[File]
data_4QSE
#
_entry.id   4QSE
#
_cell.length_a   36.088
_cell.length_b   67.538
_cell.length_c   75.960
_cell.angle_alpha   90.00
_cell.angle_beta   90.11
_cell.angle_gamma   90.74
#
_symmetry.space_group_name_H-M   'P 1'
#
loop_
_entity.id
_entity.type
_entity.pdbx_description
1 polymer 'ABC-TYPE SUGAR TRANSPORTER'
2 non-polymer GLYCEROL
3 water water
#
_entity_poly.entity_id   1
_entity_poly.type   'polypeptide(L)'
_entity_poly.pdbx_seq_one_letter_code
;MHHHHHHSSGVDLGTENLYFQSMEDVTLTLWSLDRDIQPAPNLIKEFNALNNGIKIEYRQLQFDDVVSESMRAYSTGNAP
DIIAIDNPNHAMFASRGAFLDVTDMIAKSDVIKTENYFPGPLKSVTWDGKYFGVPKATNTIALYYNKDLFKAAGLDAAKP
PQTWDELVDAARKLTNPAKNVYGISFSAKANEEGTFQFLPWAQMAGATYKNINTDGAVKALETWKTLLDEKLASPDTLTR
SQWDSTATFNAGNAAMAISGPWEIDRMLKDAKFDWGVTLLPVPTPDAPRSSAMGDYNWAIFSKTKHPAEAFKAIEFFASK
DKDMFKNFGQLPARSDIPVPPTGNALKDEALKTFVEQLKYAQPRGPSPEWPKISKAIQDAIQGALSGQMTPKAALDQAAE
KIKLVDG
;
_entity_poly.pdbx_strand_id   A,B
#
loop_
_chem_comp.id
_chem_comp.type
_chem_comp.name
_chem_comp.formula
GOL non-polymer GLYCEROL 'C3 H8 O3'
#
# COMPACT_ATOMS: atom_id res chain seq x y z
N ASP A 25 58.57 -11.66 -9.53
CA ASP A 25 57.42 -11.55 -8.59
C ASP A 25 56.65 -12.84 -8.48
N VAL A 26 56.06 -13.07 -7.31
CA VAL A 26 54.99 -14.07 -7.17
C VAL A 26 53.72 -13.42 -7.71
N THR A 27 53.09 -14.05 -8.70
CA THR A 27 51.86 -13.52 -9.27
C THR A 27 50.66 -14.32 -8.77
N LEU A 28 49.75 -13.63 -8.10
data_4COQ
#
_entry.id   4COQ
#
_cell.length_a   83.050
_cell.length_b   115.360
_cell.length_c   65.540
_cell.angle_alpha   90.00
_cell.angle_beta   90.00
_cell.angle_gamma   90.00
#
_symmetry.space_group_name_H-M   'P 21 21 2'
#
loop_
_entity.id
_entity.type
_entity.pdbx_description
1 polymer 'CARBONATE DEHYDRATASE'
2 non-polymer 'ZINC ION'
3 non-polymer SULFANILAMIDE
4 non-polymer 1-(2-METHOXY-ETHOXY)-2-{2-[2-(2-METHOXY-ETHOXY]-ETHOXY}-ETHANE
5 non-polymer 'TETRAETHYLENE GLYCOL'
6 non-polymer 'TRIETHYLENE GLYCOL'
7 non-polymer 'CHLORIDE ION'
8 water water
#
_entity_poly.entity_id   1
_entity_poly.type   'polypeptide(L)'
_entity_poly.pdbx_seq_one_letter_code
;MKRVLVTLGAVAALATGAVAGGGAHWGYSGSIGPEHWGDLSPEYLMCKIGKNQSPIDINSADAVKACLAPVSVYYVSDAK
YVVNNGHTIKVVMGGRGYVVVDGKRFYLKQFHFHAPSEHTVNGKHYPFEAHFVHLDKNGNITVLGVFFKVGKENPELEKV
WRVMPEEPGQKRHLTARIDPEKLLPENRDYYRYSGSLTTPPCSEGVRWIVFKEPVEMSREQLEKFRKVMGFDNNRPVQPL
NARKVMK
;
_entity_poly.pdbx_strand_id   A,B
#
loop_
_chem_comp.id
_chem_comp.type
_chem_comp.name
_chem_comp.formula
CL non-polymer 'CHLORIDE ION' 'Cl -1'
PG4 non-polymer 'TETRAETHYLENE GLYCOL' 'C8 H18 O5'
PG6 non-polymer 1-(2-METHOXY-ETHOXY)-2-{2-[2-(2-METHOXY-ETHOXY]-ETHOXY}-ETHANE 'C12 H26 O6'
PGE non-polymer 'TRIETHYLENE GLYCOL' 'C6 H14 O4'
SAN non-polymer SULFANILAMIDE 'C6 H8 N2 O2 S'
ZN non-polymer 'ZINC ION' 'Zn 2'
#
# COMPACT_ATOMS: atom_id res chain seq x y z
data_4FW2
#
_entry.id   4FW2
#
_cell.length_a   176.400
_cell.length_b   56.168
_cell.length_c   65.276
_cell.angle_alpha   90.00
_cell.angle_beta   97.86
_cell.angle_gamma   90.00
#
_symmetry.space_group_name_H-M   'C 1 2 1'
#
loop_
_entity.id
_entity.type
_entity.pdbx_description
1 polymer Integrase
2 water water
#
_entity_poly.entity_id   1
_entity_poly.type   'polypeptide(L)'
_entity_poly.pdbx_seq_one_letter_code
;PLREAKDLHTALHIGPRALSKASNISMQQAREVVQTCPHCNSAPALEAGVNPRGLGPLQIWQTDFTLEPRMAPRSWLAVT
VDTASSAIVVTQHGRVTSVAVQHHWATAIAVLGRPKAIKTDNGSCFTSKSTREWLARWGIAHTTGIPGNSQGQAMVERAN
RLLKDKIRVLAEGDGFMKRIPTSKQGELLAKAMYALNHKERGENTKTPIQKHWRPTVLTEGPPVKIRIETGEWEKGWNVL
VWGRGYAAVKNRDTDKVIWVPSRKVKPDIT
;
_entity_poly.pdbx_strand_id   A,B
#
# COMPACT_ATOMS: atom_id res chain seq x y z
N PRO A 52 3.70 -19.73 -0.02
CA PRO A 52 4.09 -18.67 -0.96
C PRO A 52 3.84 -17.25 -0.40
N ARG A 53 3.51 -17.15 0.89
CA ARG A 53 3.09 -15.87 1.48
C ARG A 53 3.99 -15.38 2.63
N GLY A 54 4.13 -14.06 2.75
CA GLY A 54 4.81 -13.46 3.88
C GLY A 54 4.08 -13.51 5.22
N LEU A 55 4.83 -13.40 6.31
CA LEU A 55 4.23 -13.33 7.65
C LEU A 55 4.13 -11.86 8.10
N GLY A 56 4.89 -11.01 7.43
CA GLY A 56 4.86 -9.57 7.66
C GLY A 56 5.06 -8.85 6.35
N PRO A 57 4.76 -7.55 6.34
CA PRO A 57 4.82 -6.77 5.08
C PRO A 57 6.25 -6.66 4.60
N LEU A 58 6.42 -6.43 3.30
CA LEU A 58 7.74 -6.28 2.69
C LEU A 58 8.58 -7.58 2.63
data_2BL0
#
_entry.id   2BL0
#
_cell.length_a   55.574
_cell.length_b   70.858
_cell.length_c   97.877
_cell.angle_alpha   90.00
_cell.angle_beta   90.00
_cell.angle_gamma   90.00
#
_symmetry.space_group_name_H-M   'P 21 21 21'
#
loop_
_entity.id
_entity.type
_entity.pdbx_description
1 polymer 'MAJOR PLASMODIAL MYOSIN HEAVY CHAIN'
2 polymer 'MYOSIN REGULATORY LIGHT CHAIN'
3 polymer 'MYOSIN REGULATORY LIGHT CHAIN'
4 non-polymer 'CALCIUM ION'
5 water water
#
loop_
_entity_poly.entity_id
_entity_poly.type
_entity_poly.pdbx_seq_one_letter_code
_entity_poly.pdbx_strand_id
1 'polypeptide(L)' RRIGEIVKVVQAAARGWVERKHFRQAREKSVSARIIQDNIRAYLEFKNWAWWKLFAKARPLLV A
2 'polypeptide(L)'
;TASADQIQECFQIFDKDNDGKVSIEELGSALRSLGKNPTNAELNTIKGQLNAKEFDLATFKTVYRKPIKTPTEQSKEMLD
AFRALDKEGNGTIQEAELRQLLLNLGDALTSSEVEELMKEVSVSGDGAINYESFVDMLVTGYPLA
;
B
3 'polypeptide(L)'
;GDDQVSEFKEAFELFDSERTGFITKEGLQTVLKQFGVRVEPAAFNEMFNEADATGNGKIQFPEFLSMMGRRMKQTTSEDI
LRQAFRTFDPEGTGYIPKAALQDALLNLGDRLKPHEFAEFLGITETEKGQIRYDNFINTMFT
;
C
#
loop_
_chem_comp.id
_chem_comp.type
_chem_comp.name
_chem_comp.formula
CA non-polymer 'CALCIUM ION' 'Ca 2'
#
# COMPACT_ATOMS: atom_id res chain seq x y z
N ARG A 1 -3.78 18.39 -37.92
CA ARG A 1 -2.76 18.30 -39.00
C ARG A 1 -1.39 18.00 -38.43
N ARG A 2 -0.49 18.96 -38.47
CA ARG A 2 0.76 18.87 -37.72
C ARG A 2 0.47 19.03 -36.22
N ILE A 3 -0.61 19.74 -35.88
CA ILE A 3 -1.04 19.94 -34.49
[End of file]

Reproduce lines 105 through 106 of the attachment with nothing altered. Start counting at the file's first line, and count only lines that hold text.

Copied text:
_cell.length_a   176.400
_cell.length_b   56.168